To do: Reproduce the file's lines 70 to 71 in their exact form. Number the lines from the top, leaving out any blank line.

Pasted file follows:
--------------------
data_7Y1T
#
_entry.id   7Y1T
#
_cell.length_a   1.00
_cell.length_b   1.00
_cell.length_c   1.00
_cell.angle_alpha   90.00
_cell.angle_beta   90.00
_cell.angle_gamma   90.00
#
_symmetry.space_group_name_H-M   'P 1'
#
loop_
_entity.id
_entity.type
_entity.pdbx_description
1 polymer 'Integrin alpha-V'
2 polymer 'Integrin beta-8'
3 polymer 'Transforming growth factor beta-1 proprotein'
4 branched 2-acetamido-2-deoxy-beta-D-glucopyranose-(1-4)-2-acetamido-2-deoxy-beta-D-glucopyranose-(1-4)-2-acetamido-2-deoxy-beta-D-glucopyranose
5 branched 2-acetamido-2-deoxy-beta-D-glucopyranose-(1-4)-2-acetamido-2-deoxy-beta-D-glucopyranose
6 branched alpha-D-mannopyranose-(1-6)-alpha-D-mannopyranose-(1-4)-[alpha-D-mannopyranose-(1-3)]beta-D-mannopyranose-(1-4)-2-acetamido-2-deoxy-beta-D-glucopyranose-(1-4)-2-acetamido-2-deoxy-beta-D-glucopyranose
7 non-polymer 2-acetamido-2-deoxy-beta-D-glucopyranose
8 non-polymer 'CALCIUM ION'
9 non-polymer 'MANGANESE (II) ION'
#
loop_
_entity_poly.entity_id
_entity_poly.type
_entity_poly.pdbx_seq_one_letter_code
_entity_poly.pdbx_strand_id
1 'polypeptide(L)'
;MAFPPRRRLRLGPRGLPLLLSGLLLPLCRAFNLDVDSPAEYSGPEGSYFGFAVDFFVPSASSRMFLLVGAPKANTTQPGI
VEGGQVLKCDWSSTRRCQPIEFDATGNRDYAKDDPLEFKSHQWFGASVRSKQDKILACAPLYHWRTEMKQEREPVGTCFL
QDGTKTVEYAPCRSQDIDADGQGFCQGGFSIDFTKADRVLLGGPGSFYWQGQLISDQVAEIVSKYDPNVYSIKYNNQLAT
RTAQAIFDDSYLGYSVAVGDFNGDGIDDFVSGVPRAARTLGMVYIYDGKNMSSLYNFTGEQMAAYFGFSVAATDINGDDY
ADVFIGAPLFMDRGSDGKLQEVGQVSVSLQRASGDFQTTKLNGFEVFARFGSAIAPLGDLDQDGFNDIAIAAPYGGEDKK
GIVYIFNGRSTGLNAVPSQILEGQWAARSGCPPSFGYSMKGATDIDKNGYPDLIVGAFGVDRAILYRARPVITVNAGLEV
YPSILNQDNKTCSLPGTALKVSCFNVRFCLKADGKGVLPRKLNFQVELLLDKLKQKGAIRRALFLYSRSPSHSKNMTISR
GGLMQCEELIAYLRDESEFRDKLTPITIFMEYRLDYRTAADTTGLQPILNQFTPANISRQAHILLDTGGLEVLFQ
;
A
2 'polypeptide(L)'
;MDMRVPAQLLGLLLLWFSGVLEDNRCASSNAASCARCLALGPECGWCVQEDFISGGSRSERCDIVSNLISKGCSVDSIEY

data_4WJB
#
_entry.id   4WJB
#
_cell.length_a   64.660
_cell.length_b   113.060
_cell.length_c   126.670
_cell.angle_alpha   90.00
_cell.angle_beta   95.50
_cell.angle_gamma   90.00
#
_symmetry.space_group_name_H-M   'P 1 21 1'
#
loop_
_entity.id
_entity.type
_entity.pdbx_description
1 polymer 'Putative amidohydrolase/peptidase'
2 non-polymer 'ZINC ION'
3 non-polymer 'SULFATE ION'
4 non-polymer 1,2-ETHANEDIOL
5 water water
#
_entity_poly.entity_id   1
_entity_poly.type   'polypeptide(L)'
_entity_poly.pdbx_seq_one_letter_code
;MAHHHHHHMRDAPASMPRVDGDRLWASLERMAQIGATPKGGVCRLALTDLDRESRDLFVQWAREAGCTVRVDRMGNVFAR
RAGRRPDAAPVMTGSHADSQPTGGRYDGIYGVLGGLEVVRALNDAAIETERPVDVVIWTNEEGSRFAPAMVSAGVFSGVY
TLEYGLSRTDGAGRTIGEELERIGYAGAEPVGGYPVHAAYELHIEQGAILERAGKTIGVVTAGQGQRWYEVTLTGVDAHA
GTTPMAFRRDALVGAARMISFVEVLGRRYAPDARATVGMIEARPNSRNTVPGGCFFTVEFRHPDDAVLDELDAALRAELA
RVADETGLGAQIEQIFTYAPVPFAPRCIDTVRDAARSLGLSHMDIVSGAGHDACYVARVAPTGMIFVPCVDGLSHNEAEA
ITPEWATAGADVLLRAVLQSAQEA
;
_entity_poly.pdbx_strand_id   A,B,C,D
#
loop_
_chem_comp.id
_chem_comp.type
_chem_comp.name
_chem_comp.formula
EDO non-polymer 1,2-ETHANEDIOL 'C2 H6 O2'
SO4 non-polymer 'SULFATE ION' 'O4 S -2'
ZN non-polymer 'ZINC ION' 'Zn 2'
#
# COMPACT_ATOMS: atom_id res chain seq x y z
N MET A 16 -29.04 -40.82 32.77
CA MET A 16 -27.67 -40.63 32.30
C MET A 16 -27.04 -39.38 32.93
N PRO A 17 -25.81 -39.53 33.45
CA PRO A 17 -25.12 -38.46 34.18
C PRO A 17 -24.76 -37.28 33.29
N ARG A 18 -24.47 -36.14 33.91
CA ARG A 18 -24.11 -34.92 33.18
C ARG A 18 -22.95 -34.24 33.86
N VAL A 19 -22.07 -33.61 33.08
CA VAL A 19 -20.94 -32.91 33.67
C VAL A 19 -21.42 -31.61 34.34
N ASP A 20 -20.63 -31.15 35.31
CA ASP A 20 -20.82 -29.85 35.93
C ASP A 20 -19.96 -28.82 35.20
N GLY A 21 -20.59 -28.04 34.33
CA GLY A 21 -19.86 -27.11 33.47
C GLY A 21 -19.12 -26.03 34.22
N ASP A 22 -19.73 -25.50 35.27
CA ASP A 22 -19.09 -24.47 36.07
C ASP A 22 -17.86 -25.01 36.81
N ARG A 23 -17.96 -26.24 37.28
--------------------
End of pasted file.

_entity_poly.type   'polypeptide(L)'
_entity_poly.pdbx_seq_one_letter_code